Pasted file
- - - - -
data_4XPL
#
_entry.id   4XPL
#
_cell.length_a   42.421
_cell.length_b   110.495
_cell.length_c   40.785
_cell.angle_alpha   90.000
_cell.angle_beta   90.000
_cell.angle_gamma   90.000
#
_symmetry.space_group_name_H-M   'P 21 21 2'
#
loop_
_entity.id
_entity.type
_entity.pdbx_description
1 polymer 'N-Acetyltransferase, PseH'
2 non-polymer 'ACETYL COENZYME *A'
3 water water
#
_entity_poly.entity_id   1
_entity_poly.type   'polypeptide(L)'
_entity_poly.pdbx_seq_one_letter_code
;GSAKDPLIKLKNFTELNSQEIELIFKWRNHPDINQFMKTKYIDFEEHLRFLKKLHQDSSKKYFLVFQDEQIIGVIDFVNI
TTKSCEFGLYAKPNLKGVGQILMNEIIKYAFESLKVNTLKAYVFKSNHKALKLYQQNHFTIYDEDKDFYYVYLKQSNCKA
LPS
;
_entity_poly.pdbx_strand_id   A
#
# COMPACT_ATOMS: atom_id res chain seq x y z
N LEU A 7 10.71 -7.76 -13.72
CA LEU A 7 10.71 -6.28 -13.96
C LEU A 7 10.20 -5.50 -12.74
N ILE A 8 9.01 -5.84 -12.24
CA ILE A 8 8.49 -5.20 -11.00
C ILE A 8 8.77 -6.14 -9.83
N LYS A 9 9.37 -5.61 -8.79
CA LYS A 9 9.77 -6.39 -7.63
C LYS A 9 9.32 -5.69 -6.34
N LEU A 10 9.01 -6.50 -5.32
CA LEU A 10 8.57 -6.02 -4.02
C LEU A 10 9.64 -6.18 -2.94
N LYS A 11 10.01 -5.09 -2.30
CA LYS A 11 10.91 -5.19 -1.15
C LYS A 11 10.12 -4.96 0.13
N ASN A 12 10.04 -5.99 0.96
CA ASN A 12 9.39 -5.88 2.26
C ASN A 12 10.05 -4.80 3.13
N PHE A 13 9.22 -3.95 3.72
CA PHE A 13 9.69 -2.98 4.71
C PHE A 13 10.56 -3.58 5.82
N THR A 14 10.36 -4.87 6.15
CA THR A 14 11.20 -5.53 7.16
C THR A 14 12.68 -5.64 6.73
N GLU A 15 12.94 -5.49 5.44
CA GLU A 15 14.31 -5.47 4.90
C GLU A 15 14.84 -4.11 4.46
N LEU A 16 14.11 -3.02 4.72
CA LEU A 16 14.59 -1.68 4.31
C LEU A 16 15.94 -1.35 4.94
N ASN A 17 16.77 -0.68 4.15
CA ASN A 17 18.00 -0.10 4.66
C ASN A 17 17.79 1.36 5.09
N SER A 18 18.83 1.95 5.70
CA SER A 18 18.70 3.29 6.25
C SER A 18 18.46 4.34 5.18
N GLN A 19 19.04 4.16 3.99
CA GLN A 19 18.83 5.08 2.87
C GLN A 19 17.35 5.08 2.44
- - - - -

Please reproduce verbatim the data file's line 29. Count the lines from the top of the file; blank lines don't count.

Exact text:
_entity_poly.pdbx_strand_id   A